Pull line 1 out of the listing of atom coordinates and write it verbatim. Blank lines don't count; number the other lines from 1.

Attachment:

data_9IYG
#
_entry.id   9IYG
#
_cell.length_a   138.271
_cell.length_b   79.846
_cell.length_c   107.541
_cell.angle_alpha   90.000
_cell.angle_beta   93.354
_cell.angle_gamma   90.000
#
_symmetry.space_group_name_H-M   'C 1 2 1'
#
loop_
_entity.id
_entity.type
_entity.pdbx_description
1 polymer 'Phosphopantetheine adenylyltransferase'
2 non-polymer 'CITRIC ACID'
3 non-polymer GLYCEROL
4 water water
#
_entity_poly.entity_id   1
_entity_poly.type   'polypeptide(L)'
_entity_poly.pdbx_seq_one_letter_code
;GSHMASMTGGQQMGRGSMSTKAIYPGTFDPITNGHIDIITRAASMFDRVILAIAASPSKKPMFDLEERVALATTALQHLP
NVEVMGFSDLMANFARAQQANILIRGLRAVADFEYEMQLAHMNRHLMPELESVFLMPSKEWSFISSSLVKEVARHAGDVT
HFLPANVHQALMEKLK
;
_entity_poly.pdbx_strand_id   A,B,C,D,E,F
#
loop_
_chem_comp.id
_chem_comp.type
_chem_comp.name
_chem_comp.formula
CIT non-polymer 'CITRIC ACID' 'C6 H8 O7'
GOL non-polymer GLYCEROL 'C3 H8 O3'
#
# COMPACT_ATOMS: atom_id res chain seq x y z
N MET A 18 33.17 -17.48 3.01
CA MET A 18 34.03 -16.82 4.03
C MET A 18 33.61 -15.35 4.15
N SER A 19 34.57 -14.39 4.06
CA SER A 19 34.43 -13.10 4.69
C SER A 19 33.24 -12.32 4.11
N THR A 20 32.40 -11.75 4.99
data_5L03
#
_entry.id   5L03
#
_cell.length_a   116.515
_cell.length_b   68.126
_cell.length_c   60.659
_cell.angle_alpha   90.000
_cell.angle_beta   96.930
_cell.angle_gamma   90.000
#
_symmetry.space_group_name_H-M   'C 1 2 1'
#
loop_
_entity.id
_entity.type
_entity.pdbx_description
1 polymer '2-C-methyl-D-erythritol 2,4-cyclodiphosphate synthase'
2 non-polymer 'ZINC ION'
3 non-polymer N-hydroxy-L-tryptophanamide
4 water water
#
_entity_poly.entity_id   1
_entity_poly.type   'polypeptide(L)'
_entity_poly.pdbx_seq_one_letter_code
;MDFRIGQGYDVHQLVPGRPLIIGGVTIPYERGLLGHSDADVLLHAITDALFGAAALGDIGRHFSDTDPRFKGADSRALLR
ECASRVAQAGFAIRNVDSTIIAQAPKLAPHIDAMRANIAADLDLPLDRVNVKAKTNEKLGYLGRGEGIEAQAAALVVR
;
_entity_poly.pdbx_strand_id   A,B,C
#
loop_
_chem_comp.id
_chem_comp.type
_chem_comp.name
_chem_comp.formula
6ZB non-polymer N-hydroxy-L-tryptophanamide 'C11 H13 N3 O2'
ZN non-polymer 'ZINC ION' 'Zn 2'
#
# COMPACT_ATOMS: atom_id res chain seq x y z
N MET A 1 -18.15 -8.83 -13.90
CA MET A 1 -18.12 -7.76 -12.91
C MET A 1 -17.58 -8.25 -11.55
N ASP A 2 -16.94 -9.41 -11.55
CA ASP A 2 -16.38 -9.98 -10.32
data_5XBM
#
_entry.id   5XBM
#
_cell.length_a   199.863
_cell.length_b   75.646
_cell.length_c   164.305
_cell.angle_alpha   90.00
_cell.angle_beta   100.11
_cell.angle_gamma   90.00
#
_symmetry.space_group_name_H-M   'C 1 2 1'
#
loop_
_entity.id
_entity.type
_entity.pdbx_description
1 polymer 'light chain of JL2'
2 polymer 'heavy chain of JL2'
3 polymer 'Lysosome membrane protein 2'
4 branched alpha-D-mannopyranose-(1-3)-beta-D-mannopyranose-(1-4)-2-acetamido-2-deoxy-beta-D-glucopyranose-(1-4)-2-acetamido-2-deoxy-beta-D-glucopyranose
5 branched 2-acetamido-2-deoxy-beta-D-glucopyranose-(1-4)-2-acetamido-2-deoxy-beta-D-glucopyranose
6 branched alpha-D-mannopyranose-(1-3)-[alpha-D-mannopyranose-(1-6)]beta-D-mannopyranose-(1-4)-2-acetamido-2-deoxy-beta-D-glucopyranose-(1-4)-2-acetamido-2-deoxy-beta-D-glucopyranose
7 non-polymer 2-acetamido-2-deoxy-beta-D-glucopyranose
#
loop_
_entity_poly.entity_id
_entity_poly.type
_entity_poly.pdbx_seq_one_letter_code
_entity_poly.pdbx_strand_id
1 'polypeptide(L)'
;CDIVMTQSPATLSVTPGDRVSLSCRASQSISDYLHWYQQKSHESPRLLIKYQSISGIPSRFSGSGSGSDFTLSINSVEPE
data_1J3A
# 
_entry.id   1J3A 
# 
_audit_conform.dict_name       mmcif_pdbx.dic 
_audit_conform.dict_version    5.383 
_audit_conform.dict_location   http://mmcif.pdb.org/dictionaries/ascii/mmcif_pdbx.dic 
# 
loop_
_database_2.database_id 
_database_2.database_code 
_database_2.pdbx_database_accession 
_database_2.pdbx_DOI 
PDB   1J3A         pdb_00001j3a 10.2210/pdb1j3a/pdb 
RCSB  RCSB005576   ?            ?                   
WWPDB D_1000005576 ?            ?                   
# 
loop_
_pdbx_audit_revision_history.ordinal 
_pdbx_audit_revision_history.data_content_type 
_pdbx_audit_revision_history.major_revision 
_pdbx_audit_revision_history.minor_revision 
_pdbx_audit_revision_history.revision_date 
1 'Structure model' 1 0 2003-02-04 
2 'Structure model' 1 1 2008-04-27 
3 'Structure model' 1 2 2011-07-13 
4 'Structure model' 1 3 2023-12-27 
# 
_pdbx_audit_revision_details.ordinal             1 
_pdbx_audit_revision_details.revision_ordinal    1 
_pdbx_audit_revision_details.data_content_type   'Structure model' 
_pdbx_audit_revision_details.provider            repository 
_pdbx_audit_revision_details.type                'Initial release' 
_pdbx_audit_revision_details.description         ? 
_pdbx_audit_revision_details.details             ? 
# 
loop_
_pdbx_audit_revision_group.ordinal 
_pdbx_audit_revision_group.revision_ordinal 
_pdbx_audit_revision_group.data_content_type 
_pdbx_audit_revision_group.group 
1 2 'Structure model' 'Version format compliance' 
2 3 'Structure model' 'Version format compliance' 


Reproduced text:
data_9IYG